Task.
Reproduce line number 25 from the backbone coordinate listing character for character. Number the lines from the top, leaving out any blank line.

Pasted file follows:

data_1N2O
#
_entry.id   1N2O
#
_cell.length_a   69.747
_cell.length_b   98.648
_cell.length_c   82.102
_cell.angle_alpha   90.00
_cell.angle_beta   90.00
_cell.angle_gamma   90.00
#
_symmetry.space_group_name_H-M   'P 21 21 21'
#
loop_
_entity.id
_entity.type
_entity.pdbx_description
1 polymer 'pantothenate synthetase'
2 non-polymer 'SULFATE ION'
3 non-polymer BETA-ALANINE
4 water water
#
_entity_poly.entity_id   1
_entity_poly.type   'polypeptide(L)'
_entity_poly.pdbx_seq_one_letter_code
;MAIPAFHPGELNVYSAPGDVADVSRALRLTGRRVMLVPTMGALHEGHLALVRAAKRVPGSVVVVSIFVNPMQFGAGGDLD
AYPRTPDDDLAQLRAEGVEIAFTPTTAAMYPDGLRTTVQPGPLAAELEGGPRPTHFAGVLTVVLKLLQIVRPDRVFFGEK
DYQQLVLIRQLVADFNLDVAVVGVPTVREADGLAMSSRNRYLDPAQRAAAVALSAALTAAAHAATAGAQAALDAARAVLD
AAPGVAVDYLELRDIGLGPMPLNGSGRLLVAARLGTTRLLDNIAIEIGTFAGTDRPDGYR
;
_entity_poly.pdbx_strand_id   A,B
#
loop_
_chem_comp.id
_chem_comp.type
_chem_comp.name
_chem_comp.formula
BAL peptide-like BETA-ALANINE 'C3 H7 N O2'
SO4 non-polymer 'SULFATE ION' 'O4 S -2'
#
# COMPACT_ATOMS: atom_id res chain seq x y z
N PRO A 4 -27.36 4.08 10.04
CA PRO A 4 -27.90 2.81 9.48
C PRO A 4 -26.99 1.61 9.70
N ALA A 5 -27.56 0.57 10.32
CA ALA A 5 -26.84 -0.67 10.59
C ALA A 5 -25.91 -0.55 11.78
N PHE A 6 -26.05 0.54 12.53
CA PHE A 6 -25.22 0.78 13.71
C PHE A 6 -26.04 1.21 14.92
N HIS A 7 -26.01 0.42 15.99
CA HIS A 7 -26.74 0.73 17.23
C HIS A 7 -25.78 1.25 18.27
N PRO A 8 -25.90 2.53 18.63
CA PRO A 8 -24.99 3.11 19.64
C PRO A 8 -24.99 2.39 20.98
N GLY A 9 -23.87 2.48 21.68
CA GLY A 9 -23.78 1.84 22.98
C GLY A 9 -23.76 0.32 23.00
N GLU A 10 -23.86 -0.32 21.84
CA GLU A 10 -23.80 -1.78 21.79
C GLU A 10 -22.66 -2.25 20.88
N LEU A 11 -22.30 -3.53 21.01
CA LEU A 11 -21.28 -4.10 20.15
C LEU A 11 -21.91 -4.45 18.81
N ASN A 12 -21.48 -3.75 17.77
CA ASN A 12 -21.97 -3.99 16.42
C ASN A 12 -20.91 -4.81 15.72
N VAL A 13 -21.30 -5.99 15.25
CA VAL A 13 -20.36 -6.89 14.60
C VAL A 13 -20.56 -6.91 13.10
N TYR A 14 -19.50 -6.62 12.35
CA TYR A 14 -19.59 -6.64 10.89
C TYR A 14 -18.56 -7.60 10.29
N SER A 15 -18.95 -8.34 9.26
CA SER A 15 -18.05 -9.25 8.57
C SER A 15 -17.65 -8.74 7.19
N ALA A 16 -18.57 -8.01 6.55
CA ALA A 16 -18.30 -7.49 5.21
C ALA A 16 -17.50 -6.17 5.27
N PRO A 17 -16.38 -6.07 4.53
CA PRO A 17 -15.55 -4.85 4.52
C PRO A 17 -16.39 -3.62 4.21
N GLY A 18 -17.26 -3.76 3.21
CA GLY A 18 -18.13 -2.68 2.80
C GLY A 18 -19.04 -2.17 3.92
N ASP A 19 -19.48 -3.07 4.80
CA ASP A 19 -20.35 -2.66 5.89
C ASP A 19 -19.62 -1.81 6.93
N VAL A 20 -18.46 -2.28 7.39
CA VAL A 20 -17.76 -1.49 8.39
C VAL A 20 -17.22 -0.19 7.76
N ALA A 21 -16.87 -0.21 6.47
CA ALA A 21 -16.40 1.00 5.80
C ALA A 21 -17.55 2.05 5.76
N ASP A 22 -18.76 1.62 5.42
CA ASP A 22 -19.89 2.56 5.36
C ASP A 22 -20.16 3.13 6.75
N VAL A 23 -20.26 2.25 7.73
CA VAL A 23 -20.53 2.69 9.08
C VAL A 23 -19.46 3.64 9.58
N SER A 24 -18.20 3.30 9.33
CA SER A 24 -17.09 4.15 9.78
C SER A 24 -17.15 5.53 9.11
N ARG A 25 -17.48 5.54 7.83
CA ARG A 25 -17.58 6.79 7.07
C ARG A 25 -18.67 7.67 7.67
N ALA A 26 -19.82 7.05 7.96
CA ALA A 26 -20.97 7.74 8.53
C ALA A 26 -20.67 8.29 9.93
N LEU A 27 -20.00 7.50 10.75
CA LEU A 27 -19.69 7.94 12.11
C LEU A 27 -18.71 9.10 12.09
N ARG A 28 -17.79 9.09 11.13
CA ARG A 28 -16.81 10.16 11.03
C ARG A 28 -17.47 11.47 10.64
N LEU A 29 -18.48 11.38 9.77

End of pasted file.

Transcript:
_entity_poly.pdbx_seq_one_letter_code